Friday, August 02, 2013

This Is A Technological Break Through That Sounds Like It Will Matter To Healthcare Over Time.

This appeared a few days ago.

Quantum computing holds huge promise

Posted on Jul 18, 2013
By Mike Miliard, Managing Editor
A Canadian computing company called D-Wave Systems has been in the news recently, since it was announced this spring that NASA, Google and the Universities Space Research Association (a nonprofit wing of National Academy of Sciences, comprising universities with graduate programs in space science) have contracted to use its technology.
D-Wave bills itself as the first commercial quantum computing firm. Its computer, the D-Wave Two, will be put to work at the Quantum Artificial Intelligence Lab – jointly launched by NASA, Google and the USRA – to advance machine learning and tackle some vexing computer science problems on earth and in the cosmos: everything from speech recognition to the search for exoplanets.
The deal represents a "fundamentally different approach to computing for both industry and government," said Steve Conway, IDC research vice president for high performance computing, in a written statement. "Organizations that depend on leading-edge technology would do well to begin exploring the possibilities for quantum computing."
So what could quantum computing do for healthcare? And, more to the point, what the heck is quantum computing?
As most people know, most computers are binary – they do their computing on the basis of bits that can be either of two things: a zero or one. That's the same, effectively, as yes or no (or on or off).
Quantum computing, which is still a relatively new phenomenon, practically speaking, moves past that binary system. These computers operate via what are called quantum bits – or qubits – that can exist in what's referred to as "superposition": They can be ones or zeroes, or they can be in multiple states at once.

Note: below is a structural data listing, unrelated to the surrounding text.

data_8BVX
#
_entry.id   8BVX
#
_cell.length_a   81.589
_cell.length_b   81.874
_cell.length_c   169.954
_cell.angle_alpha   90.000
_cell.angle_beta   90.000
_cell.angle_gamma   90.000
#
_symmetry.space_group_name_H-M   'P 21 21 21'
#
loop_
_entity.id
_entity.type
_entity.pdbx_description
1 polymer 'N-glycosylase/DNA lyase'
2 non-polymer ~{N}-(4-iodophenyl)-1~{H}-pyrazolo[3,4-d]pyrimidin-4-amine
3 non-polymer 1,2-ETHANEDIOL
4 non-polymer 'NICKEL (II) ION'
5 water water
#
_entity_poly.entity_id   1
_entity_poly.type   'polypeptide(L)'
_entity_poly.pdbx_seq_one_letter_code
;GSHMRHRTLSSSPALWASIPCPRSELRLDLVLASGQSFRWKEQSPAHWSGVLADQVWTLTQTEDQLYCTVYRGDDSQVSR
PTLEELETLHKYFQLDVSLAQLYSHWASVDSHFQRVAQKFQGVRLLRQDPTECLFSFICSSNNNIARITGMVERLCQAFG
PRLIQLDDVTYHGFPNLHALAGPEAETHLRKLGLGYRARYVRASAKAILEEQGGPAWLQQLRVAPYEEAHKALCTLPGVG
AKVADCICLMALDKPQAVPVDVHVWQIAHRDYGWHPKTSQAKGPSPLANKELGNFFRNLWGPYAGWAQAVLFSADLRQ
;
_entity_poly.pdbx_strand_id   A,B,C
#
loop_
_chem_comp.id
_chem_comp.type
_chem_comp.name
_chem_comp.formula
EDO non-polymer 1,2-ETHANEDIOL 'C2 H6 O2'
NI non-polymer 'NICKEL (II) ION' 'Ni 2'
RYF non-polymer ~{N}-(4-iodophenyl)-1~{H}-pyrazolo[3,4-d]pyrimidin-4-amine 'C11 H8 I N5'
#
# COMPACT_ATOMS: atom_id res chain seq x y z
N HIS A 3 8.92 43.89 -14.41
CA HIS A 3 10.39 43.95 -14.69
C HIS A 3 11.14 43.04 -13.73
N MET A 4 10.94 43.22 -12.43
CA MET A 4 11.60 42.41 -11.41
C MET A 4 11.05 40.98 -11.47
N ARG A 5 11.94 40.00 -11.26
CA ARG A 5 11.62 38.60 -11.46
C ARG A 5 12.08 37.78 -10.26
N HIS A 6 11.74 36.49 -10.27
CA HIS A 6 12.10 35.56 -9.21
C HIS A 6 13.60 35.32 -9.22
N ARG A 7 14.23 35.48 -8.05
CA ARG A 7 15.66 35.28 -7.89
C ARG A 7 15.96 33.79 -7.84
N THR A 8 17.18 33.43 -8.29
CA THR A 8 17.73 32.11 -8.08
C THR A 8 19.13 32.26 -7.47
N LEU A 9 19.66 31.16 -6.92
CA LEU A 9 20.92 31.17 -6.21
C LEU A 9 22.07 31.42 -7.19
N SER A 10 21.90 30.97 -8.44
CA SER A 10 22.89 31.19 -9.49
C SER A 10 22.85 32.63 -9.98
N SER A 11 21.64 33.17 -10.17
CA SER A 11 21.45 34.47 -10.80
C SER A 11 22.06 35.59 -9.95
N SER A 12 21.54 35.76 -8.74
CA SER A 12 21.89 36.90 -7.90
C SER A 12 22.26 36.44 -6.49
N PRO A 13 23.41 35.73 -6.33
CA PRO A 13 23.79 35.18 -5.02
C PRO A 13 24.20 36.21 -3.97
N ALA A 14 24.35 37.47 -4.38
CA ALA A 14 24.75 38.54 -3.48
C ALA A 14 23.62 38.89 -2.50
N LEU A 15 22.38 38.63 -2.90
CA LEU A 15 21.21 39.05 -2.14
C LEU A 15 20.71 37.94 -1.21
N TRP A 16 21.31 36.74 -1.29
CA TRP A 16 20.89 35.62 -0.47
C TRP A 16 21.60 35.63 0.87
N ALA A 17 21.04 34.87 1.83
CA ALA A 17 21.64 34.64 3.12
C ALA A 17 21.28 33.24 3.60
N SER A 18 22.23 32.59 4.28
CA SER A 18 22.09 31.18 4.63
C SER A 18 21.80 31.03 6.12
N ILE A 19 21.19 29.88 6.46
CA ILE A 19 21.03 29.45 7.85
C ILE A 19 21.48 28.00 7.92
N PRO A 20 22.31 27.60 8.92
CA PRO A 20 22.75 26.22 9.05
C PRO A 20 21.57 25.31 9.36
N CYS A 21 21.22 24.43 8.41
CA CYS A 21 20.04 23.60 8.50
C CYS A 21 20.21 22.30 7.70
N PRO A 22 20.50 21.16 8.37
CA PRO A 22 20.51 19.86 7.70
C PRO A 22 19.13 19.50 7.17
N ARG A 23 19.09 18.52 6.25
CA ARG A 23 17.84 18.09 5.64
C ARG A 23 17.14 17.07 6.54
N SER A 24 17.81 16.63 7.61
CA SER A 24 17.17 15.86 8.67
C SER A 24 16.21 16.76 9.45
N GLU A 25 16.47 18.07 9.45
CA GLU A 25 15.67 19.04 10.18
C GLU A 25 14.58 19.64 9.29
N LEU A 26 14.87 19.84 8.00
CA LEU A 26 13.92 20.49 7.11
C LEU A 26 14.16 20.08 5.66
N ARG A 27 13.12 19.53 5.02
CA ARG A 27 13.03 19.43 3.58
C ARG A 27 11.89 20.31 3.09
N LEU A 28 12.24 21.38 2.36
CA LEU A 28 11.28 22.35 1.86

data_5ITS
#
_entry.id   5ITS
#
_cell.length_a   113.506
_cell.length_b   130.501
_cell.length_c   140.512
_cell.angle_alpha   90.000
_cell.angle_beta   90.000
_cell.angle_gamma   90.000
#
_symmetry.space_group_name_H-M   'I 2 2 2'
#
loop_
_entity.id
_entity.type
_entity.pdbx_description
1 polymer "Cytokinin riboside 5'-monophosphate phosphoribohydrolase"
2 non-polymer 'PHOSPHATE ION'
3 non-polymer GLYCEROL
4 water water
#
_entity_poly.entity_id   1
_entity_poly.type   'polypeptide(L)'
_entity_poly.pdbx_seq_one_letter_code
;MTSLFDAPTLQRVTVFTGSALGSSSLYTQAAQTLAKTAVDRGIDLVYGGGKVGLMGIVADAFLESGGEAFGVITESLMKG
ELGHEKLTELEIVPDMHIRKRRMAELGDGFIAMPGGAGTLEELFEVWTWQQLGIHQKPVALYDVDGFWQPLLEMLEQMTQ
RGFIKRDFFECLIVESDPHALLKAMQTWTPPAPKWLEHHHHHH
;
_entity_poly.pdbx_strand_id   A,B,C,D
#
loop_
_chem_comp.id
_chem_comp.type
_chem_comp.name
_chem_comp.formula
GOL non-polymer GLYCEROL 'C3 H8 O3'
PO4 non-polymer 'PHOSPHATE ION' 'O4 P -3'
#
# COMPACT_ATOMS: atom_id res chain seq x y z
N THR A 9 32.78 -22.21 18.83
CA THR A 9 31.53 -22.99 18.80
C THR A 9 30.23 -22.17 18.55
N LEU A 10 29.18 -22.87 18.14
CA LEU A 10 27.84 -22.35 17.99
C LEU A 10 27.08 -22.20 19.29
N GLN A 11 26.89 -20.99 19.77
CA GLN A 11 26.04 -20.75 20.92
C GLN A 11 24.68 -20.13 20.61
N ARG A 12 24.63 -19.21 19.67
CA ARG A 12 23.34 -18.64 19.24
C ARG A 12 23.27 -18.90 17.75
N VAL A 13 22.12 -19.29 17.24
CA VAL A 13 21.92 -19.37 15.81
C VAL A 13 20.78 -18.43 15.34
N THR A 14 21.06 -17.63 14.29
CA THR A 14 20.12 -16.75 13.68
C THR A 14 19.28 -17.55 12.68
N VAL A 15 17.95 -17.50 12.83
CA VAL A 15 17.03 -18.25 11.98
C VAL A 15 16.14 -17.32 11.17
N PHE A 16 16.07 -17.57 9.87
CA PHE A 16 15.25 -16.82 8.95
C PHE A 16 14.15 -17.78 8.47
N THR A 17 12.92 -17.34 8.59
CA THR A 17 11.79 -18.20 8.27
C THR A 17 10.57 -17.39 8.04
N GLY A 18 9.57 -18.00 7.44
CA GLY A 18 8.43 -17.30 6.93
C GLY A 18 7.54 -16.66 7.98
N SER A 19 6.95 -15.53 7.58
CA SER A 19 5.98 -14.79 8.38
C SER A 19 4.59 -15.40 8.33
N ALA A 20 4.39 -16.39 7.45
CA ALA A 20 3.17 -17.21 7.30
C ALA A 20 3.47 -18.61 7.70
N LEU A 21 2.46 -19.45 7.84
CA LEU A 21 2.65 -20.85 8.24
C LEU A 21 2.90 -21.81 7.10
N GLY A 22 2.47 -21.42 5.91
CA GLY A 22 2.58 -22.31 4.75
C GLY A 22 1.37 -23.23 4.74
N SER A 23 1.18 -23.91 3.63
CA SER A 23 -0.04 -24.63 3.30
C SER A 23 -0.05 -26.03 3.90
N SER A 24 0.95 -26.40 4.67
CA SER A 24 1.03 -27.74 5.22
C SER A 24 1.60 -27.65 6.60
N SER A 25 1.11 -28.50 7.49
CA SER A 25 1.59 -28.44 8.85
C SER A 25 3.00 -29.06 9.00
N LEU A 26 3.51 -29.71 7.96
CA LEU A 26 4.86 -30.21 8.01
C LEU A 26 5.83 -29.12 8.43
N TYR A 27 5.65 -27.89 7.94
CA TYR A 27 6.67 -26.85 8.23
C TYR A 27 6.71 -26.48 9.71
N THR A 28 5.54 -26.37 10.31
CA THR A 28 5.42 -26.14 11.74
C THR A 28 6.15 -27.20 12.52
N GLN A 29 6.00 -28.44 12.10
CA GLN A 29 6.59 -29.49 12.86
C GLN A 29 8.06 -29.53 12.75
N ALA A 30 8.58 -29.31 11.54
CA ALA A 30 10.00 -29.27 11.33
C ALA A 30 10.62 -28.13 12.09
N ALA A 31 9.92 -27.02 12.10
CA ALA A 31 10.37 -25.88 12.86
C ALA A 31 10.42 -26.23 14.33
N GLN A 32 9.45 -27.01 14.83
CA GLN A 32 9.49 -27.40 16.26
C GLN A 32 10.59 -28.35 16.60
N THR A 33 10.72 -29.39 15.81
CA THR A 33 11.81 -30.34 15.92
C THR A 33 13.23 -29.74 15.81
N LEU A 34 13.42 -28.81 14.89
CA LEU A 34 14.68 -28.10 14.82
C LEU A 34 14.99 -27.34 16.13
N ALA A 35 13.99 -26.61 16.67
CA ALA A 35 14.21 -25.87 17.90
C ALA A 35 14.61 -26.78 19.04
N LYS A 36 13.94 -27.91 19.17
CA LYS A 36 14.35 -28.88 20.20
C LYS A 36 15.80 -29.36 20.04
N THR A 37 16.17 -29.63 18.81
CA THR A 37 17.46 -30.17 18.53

While a typical computer can tackle one challenge at a time, quantum machines are able to blaze through lots of different computations at once. The upshot – glossing over lots of complex physics – is that qubits make for speed and horsepower that far outpace even the most advanced of conventional supercomputers.
"When you string several qubits together, instead of operating on one bit at a time, you can operate on the superposition of exponentially many bits at the same time," Colin Williams, director of business development at D-Wave Systems, tells Healthcare IT News. "There's a fundamentally different mechanism available because you're harnessing different physical principle."
….. Lots of examples omitted
In the healthcare industry, he says, "These kinds of machine learning tools have tremendous potential. One thing you might want to do for example is to train a system on a set of radiographs – some of which contain tumors and some of which don't. You can train the system to classify the difference."
Personalized medicine, too, stands to make big strides. Quantum computers could suss out "something about a person's genome that makes them a responder or non-responder to a particular drug," says Williams.
"I really do think there's an enormous potential impact on the healthcare system," he adds. "And I think we'll see some results begin to emerge in the next few years. The doors are wide open."
The full article is here:
You can read more about all this here:
What I glean from all this is that there are the beginnings of some actual use of quantum computing techniques and that we can only expect to hear more about all this over the next few years.
It is pleasing to read that Australia has some considerable expertise and interest in the area.
The possible applications seem pretty mind blowing to me!

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